“How Can Anyone Represent a Criminal?”

A favorite question to ask a criminal defense attorney seems to be “how can you represent a criminal?”

It takes a certain kind of person to enjoy being a lawyer.  It takes an even smaller group of the population who can find satisfaction in representing the citizen accused.  And the answers to the above question can vary based upon who is answering.  But one of my favorite answers to this question is illustrated quite well by a news article I read earlier this week about a man named Omar Sullivan (if you would prefer to skip the rest of my answer to this question, I’ll just put a link to the news article here).

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In short, we enjoy many liberties and rights as American citizens that we might not otherwise enjoy if we lived in another country or at another point in history.  But if we expect these liberties and rights to survive and be available for you or me, we have to defend them.  I.e., if these rights are to be available for anyone, they have to be defended for everyone.  And that is a large part of the job for a criminal defense attorney in my mind – defending these rights for everybody.

Returning to the story of Omar Sullivan (these facts come from a news article that you can view by clicking here), Sullivan is an innocent man who was wrongly incarcerated for 27 days for crimes that he did not commit.  Essentially another man had stolen Sullivan’s identity and committed crimes in Sullivan’s name.  To make a long story short, Sullivan was arrested for these crimes, transported across many states to face the allegations, and told everybody he could along the way that he was innocent.  Once finally before the appropriate court, Sullivan’s criminal defense attorney worked with the area District Attorney’s office to finally have Sullivan released.  And according to news writer Barry Carter, in that time Sullivan loses much more than just 27 days of his life:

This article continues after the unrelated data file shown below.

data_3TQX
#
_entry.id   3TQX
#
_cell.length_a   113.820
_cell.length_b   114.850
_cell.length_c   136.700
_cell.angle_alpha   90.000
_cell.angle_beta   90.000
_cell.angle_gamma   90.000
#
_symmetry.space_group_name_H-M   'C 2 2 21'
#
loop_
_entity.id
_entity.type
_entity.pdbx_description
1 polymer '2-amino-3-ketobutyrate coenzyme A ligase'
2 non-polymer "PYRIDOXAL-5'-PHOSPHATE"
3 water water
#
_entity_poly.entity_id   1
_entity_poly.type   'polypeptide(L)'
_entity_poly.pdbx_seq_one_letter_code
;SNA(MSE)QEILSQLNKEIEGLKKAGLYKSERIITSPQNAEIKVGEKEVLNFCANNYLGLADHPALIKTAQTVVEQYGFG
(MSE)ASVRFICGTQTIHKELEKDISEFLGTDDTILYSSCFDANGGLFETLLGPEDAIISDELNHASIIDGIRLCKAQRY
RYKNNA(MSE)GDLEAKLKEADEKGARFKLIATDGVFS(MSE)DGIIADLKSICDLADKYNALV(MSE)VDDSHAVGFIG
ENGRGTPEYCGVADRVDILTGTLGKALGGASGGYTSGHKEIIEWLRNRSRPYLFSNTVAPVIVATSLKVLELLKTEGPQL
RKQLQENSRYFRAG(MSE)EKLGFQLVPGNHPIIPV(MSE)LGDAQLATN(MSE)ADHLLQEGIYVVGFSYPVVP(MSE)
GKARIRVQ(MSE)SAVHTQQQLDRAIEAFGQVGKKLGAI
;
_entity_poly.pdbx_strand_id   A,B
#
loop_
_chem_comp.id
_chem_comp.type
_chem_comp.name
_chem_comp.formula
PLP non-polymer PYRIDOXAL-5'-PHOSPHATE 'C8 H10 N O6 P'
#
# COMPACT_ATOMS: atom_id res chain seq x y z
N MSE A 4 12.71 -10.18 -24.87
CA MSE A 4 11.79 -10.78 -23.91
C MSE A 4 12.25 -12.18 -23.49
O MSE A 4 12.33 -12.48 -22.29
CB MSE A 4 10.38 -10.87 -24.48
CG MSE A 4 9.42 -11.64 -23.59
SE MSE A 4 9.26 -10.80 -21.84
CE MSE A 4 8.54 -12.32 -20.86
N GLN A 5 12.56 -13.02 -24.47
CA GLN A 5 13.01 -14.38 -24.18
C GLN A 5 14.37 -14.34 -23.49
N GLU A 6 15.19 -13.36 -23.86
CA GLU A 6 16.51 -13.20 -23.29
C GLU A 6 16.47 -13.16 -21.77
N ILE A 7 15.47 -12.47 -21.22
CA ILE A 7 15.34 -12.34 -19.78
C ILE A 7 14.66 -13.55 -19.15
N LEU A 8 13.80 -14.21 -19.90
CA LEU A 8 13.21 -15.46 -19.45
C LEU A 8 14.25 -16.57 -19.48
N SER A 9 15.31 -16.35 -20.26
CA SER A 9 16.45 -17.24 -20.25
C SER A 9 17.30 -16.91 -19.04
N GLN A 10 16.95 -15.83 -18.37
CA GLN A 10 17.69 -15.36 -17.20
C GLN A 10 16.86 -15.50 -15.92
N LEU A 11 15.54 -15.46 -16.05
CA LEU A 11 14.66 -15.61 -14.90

[H]e loses his job as manager of a storage company. He loses the apartment he’s about to move into, his car gets impounded and his dog dies at a cousin’s house after it stopped eating with him not around.

Unfortunately, this is not the only case out there where someone was innocent.  Often too a person might be guilty of something, but not the thing for which they are charged.  And yes, it is true that sometimes people are flat-out guilty of the crime for which they have been accused.  But at the end of the day, it is not the criminal defense attorney’s job to judge whether or not a person is guilty, nor to what degree.  It is the criminal defense attorney’s job to fully advocate for their client, for by defending each client’s rights, each attorney is helping ensure that these rights will survive.

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The author of TNLawyerLee is Nicholas W. Lee, Esq., an attorney in Knoxville, Tennessee.  If you or someone you know need an attorney, please click here for Mr. Lee’s contact information and contact him today for a free consultation.  Also, please feel free to visit Mr. Lee’s website, www.TNLawyerLee.com or follow his page on Facebook for updates as to his law practice or new posts to TNLawyerLee by clicking here.

The information on this site is general information and should not be construed as legal advice. Every case is unique and you should consult with an attorney in your state about the specific details of your case. Nothing on this site or in correspondence with Nicholas Lee or his agents shall be construed as forming an attorney-client relationship and information you send prior to the forming of an attorney-client relationship may not be kept confidential. Neither this site nor correspondence with Nicholas Lee or his agents shall be construed as a promise nor as undertaking a duty regarding you or your case. Nicholas Lee and his agents are not retained as your legal counsel unless a valid written Representation Agreement is reached regarding your specific case.

Copyright © 2014. Nicholas W. Lee, Attorney at Law. All rights reserved. This site’s content may not be used without the prior written consent of Nicholas Lee.

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One comment on ““How Can Anyone Represent a Criminal?”

  1. TNLawyerLee says:

    “How Can Anyone Represent a Criminal – Part II” as it were: the horrendous case of Jonathan Fleming, a man imprisoned for nearly 25 years because the evidence needed to prove his innocence was in the government’s possession.

    http://www.huffingtonpost.com/2014/04/08/jonathan-fleming-freed_n_5112943.html?utm_hp_ref=tw

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